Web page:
Franz Conrad von Hötzendorf
watercolour on paper, 37.3×53 cm
Franz Conrad von Hötzendorf (1770-1841) was a self-taught painter and teacher at Osijek’s City Drawing School who, having arrived from Brno via Vienna, settled in Slavonia. He also gave his son, painter of landscape idylls and ruins Hugo Conrad von Hötzendorf (1870?-1869), his first art lessons.
Franz Conrad von Hötzendorf acquired his painterly skills indirectly through book illustrations, and this at a time dominated by Classicism. The basic principles of the style equalled the ideas of ‘classical beauty’ reflected in the fixed proportions of visual representations depicting motifs from antiquity. Conceiving ideal compositions is what differentiates Classicism from Romanticism, whose version of escapism drew artistically on the immediate observance of nature.
Tivoli was one of the more frequent classicist motifs of many painters from Nicolas Poussin (1594-1665) onwards. Johann Heinrich Tischbein’s (1751-1829) painting Goethe in the Roman Campagna was an example of escapism and an invitation of sorts to wealthy intellectuals to visit ancient Rome as part of their Grand Tour of Europe.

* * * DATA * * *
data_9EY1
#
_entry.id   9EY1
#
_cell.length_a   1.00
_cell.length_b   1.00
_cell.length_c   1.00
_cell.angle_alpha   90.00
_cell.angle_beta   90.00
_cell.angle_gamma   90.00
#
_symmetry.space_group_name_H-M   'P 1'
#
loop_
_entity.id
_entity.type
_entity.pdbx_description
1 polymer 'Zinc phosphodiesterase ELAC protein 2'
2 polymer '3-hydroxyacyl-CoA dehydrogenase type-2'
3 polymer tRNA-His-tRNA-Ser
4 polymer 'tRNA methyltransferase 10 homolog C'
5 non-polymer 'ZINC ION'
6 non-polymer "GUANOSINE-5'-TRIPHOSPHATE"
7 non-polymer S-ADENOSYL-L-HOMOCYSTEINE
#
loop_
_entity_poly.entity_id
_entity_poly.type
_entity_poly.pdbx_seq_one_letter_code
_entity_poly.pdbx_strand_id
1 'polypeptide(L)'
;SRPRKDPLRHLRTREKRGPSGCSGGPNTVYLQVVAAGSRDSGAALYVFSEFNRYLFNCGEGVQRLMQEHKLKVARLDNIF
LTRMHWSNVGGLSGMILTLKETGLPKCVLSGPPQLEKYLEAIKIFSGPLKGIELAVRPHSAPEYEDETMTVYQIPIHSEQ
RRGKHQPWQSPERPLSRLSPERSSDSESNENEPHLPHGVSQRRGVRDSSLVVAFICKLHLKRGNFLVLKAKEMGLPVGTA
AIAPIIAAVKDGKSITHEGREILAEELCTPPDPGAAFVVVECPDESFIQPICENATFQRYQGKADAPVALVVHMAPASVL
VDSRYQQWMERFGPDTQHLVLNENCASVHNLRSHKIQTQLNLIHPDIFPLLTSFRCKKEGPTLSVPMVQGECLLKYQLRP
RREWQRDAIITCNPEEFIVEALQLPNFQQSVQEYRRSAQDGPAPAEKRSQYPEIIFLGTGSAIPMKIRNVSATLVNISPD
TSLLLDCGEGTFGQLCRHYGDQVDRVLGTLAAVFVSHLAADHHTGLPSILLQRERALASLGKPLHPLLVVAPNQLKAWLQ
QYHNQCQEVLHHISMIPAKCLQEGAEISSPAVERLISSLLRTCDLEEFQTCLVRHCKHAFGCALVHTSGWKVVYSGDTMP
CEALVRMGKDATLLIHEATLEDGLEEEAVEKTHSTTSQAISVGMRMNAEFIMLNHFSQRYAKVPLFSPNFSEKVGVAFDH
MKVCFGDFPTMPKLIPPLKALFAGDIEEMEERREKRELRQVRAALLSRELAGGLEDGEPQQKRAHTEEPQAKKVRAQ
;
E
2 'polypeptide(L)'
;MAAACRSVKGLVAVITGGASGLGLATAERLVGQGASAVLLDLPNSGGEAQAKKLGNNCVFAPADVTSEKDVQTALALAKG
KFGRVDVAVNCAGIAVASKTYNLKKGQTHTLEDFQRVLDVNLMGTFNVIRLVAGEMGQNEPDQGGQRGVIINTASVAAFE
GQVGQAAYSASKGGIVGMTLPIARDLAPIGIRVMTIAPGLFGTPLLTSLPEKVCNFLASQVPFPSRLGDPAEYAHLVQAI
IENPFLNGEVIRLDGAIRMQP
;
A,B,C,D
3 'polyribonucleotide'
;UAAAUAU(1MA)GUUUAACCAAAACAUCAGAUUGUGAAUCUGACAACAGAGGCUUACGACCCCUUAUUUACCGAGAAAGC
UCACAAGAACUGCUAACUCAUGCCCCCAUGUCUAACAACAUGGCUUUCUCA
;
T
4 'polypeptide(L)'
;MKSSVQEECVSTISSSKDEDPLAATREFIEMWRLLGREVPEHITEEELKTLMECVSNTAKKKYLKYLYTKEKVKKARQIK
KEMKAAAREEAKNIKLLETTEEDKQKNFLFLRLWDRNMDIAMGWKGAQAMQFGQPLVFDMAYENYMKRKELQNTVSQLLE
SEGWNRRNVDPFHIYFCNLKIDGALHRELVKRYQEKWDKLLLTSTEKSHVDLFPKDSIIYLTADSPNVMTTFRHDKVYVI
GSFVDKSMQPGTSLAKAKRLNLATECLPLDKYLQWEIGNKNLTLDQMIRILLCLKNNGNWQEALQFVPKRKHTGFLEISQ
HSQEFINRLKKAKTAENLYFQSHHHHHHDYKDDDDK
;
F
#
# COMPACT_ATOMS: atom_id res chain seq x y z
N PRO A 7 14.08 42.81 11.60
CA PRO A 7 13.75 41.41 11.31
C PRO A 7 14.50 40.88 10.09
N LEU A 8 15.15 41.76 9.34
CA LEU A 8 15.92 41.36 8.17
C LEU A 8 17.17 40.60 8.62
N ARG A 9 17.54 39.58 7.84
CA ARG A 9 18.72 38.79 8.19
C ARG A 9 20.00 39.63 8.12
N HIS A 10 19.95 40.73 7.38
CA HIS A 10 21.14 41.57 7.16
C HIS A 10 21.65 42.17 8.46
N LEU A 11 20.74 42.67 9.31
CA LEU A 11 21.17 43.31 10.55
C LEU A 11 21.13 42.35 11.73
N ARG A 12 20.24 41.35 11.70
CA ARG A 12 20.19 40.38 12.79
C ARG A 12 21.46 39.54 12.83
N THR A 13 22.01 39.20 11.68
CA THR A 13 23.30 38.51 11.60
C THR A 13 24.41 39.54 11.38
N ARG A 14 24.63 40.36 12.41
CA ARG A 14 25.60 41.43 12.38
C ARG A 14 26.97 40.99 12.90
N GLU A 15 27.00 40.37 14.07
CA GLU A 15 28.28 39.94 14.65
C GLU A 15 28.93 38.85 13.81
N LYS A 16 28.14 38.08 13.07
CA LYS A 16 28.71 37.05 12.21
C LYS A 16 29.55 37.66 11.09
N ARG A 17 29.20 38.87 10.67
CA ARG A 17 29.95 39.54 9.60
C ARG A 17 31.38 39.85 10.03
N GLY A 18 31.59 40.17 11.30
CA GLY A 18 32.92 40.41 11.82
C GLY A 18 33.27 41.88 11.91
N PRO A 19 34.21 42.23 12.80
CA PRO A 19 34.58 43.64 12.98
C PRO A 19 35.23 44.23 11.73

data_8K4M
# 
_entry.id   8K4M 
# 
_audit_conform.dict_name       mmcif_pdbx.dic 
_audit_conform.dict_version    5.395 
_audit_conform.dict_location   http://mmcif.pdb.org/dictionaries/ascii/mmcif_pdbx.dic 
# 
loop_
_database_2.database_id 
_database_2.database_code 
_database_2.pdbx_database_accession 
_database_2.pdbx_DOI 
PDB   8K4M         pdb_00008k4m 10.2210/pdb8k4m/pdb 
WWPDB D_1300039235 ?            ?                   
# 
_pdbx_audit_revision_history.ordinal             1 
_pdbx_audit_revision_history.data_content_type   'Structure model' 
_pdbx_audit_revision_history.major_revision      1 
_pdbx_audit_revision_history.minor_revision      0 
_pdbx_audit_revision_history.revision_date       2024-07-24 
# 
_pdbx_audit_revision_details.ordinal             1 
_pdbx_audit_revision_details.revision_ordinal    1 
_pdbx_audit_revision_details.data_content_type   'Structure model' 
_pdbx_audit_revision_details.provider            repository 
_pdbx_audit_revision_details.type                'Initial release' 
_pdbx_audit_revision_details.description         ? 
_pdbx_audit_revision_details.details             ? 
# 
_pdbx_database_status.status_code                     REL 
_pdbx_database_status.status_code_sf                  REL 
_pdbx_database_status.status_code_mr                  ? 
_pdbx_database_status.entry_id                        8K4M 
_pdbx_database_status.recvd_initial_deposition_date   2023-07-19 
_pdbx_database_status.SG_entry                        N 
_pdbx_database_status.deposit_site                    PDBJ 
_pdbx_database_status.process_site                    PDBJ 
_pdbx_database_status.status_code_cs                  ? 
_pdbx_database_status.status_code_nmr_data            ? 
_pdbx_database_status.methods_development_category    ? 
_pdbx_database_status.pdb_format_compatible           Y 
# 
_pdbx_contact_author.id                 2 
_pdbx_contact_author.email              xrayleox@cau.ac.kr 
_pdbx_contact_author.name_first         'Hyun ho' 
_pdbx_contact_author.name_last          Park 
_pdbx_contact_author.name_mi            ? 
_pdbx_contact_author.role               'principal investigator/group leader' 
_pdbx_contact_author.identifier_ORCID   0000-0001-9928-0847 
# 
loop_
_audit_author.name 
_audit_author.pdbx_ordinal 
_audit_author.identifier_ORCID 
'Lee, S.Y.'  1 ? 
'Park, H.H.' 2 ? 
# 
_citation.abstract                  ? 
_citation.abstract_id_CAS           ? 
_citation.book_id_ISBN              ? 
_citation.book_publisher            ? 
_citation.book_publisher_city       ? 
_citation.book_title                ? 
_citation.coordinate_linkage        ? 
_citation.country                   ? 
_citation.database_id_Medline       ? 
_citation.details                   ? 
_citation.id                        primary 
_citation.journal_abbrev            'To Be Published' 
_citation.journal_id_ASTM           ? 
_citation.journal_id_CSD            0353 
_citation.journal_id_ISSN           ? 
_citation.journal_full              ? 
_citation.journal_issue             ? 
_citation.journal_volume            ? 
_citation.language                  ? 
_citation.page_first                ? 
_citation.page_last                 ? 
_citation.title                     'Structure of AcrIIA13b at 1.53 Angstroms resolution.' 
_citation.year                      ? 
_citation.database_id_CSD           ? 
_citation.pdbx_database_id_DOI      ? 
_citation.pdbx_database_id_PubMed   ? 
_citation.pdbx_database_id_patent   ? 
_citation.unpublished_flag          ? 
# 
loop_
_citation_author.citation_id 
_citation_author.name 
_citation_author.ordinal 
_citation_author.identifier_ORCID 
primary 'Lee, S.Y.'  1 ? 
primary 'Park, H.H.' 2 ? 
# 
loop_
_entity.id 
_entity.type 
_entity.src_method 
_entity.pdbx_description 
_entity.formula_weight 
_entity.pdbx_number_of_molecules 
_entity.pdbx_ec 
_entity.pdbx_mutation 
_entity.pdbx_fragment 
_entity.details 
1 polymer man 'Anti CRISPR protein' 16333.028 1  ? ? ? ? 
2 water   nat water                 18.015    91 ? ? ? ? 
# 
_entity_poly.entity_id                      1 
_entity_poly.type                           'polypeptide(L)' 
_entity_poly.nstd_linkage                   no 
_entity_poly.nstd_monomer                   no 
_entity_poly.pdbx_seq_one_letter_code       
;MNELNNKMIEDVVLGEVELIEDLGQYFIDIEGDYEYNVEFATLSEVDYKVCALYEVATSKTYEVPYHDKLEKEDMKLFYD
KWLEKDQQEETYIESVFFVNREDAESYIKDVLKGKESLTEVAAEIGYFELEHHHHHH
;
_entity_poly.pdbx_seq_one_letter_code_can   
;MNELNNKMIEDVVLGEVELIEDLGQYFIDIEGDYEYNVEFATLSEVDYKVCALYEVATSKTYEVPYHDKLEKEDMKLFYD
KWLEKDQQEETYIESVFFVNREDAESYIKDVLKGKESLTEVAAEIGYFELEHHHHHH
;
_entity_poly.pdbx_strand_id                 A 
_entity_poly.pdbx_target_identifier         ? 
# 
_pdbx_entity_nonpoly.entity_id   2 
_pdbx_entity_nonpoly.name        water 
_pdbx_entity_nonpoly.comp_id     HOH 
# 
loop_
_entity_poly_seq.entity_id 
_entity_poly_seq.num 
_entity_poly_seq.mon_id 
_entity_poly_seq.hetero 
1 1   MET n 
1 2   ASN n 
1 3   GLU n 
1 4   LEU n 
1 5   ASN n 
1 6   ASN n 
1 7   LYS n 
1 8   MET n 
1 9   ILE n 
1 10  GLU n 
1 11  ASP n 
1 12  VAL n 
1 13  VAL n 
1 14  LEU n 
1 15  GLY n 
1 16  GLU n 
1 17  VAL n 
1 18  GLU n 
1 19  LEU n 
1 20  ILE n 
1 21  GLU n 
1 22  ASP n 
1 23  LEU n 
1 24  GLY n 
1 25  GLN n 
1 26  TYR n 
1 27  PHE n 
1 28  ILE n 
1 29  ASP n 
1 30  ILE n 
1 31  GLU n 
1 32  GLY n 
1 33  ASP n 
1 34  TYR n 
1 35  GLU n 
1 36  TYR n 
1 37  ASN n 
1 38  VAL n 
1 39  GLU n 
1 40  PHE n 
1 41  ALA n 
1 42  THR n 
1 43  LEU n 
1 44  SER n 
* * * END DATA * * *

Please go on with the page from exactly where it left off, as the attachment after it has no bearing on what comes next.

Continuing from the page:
In his painting Tivoli from 1839 Franz Conrad von Hötzendorf adheres to the classicist linear arrangement of the foreground and the background, and a calm grey-green colour scheme. He painted the details of the vegetation minutely, which helped him to petrify the scene in which his dynamic presentation of a clamorous waterfall stands out as an exception. The airiness of the medium of watercolour helped Hötzendorf to soften the rigidity of the scene.
Text: Dajana Vlaisavljević, museum consultant of the National Museum of Modern Art©National Museum of Modern Art
Translated by: Ana Janković
Photo: Goran Vranić©National Museum of Modern Art